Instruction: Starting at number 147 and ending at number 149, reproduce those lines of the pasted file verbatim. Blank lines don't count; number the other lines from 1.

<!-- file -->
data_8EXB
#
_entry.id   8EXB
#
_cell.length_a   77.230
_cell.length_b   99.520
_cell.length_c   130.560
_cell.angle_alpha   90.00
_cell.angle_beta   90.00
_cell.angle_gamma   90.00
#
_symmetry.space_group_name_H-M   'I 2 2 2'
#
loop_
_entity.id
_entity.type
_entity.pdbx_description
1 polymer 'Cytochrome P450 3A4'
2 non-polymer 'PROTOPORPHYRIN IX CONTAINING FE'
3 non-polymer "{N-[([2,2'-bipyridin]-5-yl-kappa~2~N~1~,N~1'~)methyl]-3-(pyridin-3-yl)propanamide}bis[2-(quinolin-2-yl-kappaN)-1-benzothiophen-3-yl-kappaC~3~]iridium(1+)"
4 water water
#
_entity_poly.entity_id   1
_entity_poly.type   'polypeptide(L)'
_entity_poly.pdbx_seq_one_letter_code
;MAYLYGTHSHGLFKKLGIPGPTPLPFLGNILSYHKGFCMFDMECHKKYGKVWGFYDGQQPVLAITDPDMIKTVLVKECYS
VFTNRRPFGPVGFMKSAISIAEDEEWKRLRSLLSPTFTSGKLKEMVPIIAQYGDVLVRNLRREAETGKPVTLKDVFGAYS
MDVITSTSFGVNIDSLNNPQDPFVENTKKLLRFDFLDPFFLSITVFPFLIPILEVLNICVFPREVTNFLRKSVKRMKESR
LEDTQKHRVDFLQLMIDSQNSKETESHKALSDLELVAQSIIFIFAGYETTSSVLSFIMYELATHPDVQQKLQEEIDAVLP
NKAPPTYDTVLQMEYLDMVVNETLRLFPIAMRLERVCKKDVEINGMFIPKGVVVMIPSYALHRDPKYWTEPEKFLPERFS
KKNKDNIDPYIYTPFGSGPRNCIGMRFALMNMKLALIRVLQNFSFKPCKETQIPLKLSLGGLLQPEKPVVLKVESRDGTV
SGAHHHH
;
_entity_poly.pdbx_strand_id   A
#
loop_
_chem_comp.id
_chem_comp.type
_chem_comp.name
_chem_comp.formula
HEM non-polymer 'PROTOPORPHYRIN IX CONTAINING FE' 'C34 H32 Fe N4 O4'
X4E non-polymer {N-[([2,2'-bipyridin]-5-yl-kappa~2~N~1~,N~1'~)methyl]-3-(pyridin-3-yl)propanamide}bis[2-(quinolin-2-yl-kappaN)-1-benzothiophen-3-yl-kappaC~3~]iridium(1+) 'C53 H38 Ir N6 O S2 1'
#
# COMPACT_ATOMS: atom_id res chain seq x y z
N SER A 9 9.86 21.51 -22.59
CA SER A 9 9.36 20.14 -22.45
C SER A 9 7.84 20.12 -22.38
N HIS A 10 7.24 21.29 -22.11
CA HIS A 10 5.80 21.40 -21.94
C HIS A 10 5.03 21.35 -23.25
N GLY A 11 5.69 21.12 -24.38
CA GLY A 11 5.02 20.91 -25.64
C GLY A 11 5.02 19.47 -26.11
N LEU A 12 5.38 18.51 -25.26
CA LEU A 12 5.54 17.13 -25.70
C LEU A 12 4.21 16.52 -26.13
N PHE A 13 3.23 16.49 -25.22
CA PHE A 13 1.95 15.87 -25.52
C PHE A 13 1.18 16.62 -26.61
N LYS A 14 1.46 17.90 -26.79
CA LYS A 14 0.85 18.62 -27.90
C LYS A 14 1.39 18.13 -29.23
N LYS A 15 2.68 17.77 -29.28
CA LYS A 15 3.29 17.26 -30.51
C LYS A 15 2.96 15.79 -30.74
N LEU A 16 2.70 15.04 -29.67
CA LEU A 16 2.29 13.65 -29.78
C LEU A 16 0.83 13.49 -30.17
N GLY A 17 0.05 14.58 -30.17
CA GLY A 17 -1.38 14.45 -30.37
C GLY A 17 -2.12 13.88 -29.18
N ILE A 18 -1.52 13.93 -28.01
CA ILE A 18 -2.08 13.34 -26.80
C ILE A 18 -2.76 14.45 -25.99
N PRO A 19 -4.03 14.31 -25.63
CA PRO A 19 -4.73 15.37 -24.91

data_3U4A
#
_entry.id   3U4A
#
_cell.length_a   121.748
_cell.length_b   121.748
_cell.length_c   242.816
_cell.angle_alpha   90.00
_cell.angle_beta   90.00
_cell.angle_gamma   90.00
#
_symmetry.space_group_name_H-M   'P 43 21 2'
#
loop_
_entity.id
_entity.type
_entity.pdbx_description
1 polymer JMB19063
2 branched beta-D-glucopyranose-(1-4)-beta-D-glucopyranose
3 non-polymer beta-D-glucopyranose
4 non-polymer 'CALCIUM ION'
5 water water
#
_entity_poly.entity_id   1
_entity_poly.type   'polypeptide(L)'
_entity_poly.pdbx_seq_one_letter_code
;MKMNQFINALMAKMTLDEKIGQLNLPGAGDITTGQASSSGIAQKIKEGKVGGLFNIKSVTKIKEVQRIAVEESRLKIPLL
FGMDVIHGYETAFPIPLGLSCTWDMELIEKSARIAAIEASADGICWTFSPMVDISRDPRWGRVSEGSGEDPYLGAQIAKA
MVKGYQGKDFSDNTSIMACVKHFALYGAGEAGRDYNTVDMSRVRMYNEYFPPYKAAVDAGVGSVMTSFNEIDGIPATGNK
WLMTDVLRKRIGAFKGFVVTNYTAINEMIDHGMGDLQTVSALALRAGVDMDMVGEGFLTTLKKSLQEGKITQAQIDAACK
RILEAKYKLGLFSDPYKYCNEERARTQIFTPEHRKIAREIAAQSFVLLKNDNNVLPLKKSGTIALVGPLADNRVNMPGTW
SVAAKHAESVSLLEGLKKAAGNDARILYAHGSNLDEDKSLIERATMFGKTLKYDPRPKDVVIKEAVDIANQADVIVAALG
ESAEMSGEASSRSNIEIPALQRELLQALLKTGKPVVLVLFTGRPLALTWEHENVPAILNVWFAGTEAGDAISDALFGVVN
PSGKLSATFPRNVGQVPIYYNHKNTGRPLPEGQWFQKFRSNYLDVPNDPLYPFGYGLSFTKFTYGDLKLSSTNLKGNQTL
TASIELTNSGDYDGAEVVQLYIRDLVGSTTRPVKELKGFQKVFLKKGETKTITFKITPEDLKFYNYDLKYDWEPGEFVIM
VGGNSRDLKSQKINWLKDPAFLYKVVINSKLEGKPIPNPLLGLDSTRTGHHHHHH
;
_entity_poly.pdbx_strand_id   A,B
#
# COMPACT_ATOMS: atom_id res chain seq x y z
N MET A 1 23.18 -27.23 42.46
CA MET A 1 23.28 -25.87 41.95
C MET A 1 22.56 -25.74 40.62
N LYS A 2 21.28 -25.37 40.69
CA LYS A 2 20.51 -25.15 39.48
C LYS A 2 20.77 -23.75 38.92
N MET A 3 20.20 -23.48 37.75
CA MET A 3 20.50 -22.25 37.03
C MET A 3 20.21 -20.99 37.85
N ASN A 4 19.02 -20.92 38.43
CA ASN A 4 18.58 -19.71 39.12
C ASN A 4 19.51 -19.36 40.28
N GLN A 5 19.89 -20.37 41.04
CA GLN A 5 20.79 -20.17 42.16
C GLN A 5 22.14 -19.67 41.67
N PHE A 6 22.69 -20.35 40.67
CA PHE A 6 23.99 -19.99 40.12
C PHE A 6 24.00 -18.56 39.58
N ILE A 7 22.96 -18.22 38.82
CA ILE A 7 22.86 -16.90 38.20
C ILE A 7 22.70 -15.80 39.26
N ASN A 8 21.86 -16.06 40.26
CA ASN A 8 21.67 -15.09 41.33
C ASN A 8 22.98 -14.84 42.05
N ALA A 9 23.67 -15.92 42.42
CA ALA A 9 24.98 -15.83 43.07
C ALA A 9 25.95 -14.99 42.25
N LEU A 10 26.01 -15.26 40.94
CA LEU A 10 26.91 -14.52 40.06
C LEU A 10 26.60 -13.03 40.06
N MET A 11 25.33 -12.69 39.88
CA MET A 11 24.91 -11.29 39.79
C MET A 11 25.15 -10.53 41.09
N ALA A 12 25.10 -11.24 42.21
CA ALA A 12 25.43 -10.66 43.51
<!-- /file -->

N MET A 11 25.33 -12.69 39.88
CA MET A 11 24.91 -11.29 39.79
C MET A 11 25.15 -10.53 41.09